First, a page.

Tesla is recalling over two million cars in the US due to a defect in its driver assistance system, Autopilot.
The recall follows a two-year investigation into crashes at Tesla, owned by billionaire Elon Musk, which occurred when Autopilot was in use.
The recall applies to almost every Tesla sold in the US since the Autopilot feature was launched in 2015. Tesla has announced that it will send a software update “over the air” to fix the issue, which does not require a visit to a dealership or garage.
The US National Highway Traffic Safety Administration (NHTSA) said the recall was due to an issue with Autopilot’s driver monitoring system, which detects whether the driver is paying attention.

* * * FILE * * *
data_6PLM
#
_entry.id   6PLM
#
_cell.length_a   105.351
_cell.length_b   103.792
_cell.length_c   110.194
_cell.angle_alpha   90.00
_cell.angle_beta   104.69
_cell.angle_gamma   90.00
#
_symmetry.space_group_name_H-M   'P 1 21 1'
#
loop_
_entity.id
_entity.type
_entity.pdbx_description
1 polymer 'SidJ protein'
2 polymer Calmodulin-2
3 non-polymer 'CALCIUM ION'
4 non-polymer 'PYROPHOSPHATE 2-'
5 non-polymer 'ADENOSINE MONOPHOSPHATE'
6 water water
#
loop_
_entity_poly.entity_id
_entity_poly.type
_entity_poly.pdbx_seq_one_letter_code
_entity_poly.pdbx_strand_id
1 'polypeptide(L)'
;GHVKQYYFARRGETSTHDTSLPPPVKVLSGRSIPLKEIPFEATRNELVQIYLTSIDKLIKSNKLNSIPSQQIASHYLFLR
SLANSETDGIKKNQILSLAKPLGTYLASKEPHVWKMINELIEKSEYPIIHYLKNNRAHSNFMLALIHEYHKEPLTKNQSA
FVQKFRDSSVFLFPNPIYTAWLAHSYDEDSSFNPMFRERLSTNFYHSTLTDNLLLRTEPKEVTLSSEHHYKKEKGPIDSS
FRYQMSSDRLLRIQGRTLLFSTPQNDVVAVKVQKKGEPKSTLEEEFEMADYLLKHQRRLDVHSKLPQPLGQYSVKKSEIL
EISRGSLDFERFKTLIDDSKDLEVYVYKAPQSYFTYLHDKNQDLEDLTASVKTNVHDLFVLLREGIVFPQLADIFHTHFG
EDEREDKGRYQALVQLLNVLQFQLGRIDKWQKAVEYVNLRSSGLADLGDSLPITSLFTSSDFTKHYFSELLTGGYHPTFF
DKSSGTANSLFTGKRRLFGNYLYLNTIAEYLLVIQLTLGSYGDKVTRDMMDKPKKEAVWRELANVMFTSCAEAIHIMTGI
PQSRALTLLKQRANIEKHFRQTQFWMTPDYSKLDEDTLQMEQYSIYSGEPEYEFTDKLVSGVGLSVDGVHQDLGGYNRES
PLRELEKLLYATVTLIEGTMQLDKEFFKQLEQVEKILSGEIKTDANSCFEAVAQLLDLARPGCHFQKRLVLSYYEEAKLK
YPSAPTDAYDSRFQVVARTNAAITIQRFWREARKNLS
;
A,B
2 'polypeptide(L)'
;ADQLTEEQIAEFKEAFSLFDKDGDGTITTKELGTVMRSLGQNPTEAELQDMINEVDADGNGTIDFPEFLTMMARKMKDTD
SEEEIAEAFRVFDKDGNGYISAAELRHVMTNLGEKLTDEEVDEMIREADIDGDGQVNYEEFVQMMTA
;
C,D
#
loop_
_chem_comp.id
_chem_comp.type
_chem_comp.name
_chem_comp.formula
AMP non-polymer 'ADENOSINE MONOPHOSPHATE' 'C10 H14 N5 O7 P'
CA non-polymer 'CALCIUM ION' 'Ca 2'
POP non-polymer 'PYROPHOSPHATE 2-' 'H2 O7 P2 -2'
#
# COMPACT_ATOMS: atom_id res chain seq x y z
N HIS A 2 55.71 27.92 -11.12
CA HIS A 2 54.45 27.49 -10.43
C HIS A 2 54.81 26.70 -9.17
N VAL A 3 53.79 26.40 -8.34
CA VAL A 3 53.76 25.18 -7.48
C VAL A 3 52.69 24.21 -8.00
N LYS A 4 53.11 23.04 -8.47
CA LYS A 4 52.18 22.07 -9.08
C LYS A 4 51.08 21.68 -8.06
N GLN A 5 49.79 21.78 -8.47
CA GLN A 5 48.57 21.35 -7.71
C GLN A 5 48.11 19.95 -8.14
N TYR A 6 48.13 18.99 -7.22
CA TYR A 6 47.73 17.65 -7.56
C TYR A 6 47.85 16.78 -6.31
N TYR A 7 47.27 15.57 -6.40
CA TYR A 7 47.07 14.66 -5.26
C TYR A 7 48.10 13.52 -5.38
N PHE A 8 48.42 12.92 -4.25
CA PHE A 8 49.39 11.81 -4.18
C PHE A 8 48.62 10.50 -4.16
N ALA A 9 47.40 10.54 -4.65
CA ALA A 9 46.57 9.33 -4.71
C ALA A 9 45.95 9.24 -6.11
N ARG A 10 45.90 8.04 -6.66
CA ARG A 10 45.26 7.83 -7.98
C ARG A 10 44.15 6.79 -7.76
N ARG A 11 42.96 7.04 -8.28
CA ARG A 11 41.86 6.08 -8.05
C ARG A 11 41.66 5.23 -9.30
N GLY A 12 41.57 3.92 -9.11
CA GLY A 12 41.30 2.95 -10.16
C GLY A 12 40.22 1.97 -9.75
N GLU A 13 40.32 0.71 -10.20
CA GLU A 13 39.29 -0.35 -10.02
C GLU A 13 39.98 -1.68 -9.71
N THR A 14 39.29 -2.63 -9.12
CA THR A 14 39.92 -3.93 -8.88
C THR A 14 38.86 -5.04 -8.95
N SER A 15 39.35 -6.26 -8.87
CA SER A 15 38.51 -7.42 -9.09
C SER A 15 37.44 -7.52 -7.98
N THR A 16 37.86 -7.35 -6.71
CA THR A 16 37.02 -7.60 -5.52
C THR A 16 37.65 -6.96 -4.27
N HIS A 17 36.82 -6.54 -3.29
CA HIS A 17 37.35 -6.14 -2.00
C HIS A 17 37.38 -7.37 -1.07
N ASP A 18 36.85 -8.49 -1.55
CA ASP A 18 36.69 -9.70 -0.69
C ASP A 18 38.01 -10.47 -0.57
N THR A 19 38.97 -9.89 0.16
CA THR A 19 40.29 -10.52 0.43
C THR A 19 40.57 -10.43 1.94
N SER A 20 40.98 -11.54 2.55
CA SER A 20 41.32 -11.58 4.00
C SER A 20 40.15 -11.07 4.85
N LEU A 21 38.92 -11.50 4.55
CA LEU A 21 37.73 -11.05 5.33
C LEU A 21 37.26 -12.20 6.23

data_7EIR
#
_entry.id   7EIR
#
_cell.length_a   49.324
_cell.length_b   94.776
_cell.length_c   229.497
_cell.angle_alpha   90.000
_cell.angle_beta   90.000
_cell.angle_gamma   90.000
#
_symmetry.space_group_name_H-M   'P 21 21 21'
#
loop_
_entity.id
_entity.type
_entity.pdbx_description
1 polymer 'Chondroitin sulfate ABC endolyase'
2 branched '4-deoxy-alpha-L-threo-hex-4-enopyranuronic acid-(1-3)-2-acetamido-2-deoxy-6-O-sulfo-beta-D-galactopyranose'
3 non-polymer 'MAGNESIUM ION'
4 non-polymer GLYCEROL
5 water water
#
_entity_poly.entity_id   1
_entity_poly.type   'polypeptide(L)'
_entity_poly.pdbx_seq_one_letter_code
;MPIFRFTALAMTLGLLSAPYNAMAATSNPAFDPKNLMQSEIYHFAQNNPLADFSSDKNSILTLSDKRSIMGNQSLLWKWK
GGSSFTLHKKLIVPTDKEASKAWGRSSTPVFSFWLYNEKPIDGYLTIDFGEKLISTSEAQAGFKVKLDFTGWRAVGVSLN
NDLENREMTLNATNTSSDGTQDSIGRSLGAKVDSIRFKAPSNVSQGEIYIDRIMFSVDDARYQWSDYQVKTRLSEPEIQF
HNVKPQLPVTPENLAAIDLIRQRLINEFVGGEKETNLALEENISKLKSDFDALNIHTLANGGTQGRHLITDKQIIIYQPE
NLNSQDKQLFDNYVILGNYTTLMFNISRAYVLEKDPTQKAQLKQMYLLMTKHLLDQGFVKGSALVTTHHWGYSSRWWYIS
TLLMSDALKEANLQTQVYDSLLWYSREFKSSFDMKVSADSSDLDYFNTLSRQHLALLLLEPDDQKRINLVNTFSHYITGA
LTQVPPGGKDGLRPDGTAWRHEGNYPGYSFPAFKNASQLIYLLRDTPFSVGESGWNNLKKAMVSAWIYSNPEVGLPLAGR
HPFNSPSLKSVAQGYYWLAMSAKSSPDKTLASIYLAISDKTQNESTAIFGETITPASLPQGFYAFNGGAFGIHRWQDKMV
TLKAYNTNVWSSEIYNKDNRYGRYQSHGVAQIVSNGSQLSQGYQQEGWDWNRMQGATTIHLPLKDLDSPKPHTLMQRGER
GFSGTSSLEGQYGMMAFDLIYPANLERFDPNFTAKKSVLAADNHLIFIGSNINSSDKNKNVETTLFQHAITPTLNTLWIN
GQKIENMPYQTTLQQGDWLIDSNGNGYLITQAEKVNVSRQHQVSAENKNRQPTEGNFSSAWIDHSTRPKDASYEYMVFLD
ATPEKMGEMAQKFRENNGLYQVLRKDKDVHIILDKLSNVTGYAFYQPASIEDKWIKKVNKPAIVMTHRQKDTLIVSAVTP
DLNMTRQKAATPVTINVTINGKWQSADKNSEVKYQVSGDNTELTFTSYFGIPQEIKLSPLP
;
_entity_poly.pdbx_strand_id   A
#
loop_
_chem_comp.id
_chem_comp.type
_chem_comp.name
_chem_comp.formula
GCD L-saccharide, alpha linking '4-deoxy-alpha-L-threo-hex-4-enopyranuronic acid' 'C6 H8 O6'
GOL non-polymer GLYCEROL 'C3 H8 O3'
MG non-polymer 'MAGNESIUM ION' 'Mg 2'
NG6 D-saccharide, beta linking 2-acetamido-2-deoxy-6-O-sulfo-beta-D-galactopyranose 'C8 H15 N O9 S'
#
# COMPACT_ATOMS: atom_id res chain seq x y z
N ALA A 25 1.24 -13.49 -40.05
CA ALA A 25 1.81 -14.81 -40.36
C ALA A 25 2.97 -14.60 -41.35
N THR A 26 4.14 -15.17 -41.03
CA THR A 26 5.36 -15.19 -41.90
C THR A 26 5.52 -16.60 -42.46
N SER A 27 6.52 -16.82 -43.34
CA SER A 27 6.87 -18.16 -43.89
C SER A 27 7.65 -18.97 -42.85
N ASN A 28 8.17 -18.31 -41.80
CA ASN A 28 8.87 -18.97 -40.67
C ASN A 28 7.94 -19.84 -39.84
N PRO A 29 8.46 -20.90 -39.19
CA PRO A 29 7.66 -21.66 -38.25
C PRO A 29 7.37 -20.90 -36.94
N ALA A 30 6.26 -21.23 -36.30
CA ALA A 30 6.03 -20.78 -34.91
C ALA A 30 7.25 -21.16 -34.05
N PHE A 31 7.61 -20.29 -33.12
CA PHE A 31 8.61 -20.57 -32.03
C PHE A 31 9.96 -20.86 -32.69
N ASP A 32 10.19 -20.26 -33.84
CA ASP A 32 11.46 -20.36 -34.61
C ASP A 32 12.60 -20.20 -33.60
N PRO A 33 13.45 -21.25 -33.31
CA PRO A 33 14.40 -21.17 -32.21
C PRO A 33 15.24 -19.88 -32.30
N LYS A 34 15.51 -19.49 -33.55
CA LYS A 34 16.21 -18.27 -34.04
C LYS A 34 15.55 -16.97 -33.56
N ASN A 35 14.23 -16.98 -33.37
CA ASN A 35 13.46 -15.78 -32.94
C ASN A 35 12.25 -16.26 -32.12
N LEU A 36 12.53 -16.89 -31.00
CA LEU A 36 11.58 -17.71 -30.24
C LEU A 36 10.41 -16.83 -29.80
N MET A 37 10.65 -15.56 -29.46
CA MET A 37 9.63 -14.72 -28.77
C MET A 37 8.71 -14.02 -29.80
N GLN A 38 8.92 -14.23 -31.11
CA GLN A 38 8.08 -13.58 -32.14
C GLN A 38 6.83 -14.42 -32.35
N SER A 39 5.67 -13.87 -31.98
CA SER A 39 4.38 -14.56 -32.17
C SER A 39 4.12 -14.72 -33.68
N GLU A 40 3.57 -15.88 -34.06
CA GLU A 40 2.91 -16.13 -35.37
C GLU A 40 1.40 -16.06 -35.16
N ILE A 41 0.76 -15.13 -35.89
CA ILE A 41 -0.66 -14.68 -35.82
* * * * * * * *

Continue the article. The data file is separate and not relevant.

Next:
The NHTSA reviewed 956 crashes where Autopilot was initially alleged to have been in use. As a result, Tesla has announced this recall and conceded that the system’s controls may not be sufficient to prevent driver misuse.
The recall comes a week after a former Tesla employee told the BBC he believed the technology was not safe.
Tesla defended the safety of Autopilot in a post on X, pointing to statistics suggesting fewer crashes when the system was used. The more automation technology offered to support the driver, the safer the driver and other road users.